Fig. 6: Displacement constraint of gear mesh

RESULTS AND DISCUSSION

The numerical ANSYS FEA result in Fig. 7a and b represent the equivalent stress state of Von misses criteria at active contact region and the tooth root of gear surface is in absolute align condition. This criteria is based on 3 dimension complex system of stress develop at any node at the contact path within the surface body which the stress is acting in different direction proportional to the change of magnitude through each node and point.

Image for - The Stress Distribution of Gear Tooth Due to Axial Misalignment Condition
Fig. 7(a-b): Equivalent stress of von- misses criteria at contact region and the tooth root

Image for - The Stress Distribution of Gear Tooth Due to Axial Misalignment Condition
Fig. 8: Monitoring of tooth stiffness and load variation over face width in align condition

Image for - The Stress Distribution of Gear Tooth Due to Axial Misalignment Condition
Fig. 9: Monitoring of tooth stiffness and load variation over face width in align condition

This result had validated the gear model with precise result because of the fact that node with maximum direct stress value lie on the contact surface while node with maximum equivalent stress lie under the contact of small deep grain size. The formula given for the Von Misses criteria is:

Image for - The Stress Distribution of Gear Tooth Due to Axial Misalignment Condition
(8)

where, σ1, σ2 and σ3 is the direct stresses for a pinion tooth in different cross sections along gear face width.

From the contour, clearly we can see that the region in the curve section tangential between the root radius to the tooth path contact showed the smooth pattern of equivalent stress distribution. This result is expected as correspond to the result of FEM analysis by Nikolic and Atanasovska (2004).

As refer to the graph plotted at Fig. 8 and 9, the contact stress at the gear mesh active contact region and the tooth root showed a symmetrical pattern of curve with equivalent stress along contact length of B.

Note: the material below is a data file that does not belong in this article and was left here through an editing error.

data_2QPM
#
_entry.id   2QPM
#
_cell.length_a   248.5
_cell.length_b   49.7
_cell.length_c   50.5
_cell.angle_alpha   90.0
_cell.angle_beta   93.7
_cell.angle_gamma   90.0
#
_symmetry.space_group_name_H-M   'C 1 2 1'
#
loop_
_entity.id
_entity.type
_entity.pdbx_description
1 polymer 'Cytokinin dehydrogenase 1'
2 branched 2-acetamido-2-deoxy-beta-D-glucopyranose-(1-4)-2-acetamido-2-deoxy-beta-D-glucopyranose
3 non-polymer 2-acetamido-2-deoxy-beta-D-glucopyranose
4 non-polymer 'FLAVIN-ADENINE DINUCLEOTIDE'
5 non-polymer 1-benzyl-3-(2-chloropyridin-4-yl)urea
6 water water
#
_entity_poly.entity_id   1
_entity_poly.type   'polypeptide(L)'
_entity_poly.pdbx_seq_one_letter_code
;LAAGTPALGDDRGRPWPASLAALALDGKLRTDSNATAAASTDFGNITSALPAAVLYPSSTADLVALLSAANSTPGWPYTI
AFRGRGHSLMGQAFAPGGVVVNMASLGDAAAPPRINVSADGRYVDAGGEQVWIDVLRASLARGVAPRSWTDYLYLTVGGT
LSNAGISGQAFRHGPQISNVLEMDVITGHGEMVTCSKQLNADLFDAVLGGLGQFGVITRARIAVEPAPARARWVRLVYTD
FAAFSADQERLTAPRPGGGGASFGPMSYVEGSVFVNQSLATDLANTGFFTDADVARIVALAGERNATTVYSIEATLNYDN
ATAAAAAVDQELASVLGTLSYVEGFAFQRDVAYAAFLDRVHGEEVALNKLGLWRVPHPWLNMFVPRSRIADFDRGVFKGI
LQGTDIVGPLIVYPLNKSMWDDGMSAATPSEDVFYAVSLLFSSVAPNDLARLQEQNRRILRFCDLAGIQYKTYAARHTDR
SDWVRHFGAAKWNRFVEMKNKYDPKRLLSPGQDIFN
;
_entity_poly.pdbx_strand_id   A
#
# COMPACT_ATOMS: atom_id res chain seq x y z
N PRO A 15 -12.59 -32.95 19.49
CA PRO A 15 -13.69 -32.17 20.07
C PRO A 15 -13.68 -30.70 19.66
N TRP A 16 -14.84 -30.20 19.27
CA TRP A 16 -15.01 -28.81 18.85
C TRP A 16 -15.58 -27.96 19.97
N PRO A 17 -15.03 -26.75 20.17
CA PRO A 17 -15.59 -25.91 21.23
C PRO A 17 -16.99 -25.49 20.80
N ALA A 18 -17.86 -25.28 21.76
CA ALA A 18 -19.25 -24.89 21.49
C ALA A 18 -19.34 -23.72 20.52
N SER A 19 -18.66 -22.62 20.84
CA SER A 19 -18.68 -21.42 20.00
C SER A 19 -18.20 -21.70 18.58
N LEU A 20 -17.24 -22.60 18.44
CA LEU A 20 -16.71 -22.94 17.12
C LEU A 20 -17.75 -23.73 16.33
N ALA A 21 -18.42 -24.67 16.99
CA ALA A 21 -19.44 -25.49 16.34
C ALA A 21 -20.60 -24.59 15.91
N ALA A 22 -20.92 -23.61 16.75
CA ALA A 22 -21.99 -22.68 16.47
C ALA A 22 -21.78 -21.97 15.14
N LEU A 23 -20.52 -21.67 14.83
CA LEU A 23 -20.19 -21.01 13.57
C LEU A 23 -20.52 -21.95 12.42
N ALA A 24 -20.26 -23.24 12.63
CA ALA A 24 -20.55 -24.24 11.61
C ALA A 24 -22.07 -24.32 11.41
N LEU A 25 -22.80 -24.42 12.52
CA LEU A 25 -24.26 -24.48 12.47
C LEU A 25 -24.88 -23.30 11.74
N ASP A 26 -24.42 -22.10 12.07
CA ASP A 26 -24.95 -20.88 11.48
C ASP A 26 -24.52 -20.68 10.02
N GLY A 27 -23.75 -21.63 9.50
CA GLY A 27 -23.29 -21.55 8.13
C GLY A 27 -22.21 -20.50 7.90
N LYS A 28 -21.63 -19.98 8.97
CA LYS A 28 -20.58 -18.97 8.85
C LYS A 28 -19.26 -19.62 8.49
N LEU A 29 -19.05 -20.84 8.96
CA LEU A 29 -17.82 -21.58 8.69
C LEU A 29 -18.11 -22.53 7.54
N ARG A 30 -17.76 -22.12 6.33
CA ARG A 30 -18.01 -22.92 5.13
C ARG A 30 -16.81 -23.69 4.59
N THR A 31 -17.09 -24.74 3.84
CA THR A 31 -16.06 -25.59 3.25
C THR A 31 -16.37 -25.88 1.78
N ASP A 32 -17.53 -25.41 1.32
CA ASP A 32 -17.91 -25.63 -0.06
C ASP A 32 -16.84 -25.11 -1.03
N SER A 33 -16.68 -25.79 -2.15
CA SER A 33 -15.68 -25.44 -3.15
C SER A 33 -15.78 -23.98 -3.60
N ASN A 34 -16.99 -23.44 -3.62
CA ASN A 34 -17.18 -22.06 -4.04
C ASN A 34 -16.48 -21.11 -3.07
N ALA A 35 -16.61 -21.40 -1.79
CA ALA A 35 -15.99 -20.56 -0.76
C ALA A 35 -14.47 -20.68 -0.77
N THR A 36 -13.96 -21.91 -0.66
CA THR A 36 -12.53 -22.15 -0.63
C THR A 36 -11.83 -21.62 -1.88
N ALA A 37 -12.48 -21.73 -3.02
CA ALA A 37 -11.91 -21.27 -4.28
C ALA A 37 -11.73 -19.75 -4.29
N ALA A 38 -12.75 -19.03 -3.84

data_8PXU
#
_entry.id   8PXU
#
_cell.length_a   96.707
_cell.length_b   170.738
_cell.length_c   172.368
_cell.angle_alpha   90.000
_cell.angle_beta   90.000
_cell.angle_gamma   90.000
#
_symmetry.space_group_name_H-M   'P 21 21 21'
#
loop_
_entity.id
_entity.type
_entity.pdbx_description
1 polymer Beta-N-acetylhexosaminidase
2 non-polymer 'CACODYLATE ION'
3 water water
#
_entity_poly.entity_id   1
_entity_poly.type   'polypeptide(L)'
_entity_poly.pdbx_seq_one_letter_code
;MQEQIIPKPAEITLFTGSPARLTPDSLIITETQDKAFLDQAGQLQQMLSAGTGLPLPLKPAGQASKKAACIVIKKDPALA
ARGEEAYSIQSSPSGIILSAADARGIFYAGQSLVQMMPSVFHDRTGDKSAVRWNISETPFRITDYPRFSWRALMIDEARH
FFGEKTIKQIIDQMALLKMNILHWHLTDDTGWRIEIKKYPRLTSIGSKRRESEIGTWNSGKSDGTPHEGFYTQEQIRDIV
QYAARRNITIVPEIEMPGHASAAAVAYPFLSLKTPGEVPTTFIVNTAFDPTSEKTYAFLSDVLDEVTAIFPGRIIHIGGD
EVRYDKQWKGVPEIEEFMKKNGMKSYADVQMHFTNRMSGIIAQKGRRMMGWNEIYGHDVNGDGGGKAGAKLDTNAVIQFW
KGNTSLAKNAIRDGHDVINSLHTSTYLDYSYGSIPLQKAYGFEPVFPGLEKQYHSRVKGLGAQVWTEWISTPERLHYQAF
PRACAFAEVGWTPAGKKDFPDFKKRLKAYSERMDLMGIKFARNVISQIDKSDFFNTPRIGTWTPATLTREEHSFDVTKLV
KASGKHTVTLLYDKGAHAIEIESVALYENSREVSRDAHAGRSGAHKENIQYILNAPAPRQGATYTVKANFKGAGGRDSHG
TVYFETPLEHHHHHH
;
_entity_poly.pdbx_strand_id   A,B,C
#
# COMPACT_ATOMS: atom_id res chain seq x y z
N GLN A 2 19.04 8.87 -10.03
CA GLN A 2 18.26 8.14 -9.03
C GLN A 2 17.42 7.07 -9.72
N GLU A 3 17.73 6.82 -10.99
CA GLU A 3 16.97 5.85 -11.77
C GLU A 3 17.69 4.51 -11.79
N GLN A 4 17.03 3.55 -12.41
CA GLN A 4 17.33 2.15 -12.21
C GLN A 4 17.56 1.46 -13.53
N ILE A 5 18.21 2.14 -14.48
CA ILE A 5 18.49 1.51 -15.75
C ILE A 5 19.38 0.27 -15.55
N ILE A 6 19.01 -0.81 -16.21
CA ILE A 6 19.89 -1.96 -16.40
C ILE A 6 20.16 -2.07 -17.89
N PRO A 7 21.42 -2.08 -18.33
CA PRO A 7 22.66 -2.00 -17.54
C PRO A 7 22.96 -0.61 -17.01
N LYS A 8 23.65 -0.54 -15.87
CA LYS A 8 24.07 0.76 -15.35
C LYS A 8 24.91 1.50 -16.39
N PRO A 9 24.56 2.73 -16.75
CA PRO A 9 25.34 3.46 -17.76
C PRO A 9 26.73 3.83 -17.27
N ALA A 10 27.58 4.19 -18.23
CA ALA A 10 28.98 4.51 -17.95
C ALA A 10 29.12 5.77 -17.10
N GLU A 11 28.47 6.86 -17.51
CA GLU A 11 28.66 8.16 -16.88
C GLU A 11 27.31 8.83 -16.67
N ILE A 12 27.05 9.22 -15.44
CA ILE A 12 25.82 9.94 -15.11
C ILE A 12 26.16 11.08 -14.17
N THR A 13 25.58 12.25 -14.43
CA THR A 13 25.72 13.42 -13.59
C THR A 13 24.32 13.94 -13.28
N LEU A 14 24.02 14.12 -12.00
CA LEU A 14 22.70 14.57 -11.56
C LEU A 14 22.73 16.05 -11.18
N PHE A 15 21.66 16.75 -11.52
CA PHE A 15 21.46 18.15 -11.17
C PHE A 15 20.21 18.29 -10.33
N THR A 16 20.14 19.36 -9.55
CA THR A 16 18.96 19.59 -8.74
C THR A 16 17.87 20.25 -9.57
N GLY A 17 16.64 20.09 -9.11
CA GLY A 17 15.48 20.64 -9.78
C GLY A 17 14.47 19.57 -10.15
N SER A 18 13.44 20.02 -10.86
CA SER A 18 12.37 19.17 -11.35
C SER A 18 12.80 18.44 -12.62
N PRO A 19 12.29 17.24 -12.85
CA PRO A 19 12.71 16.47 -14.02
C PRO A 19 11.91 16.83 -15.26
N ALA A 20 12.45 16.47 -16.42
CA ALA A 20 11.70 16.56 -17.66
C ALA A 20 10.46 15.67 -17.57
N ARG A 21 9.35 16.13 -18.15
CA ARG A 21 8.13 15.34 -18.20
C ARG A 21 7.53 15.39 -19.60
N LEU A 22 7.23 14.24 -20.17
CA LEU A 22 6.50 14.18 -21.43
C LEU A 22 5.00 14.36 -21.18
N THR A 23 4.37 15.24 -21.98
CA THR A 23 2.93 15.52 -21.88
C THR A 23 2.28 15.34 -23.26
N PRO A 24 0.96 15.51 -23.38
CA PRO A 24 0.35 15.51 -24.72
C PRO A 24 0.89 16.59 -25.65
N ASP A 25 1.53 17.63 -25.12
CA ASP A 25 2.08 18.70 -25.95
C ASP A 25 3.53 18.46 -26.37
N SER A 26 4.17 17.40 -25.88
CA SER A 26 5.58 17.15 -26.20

Image for - The Stress Distribution of Gear Tooth Due to Axial Misalignment Condition
Fig. 10: Equivalent Stress at Gear Tooth root in Misalign condition

For the stress at contact region, the plotted clearly showed that the maximum stress happens at the end of both side of the tooth flank. This result is opposite to the value of the stress happen at the root of the gear.

Image for - The Stress Distribution of Gear Tooth Due to Axial Misalignment Condition
Fig. 11: Monitoring of tooth stiffness and load variation over face width in misalign condition

Image for - The Stress Distribution of Gear Tooth Due to Axial Misalignment Condition
Fig. 12: Monitoring of tooth stiffness and load variation over face width in misalign condition

Thus, according to the definitions based on common gear theory (Atanasovska and Nikolic-Stanojevic, 2007), the face load factor can be calculated as ratio between maximum value when uninformed load distribution over gear face width is taking into consideration and average value of the load distribution over face width or calculation that neglects this influence and keep all other calculation requirements unmodified. So, the face load factor KHβ- for contact stress and KFβ- for tooth root stress at surface contact region the face load factor can be calculated as: